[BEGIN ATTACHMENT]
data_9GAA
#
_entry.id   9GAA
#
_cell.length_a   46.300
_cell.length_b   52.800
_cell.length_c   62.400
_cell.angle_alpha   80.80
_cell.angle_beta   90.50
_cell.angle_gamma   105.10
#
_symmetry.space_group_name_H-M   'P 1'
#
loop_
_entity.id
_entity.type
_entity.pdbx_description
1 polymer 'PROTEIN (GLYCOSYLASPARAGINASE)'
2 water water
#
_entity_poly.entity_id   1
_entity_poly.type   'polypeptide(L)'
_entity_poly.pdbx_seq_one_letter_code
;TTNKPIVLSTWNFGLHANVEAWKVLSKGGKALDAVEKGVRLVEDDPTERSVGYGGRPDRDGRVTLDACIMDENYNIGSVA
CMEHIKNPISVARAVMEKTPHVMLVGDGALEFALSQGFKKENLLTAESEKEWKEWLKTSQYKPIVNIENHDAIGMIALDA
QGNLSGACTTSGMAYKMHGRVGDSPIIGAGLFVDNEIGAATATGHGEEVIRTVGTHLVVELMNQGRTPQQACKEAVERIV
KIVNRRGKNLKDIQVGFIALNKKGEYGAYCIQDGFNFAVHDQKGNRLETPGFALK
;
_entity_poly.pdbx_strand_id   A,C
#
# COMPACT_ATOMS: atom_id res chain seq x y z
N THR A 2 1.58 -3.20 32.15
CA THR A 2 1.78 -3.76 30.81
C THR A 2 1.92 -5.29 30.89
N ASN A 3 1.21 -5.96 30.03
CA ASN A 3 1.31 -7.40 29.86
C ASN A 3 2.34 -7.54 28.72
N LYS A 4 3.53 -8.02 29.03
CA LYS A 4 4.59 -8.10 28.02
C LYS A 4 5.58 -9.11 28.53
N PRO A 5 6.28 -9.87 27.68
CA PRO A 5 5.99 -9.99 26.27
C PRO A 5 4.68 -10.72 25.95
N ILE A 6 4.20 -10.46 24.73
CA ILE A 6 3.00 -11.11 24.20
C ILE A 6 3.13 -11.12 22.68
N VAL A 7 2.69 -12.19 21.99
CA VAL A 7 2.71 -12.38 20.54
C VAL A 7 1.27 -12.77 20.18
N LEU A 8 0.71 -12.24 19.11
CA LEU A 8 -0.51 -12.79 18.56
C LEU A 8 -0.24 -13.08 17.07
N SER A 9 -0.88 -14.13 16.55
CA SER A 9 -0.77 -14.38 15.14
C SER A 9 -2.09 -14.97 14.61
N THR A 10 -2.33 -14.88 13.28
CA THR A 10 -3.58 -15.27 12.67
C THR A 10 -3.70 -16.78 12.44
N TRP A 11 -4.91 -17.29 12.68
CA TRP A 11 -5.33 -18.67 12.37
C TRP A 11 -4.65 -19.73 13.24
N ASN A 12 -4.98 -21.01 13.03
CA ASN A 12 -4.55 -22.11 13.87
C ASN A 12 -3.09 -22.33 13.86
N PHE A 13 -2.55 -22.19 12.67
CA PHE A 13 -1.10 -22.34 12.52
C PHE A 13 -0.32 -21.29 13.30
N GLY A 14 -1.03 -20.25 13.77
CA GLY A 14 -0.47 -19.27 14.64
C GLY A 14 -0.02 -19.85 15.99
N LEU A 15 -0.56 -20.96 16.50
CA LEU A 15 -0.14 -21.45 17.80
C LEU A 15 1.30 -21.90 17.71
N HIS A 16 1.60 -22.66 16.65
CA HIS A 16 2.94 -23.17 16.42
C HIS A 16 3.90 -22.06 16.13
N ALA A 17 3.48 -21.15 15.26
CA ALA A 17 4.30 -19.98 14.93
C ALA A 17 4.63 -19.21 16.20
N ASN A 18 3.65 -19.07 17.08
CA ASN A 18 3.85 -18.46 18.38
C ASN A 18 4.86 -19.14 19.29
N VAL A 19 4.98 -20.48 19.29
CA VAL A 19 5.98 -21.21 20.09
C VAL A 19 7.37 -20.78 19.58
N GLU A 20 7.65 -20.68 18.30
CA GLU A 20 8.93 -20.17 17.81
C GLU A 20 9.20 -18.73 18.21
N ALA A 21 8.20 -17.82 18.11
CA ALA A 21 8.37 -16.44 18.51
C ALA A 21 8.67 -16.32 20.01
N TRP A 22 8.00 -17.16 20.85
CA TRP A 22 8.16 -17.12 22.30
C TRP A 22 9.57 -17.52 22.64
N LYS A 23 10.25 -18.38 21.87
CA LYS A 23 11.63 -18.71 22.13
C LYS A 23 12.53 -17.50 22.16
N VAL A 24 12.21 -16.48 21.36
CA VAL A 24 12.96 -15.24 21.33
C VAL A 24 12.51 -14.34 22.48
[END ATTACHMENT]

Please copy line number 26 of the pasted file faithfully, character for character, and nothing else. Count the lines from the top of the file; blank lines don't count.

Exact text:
QGNLSGACTTSGMAYKMHGRVGDSPIIGAGLFVDNEIGAATATGHGEEVIRTVGTHLVVELMNQGRTPQQACKEAVERIV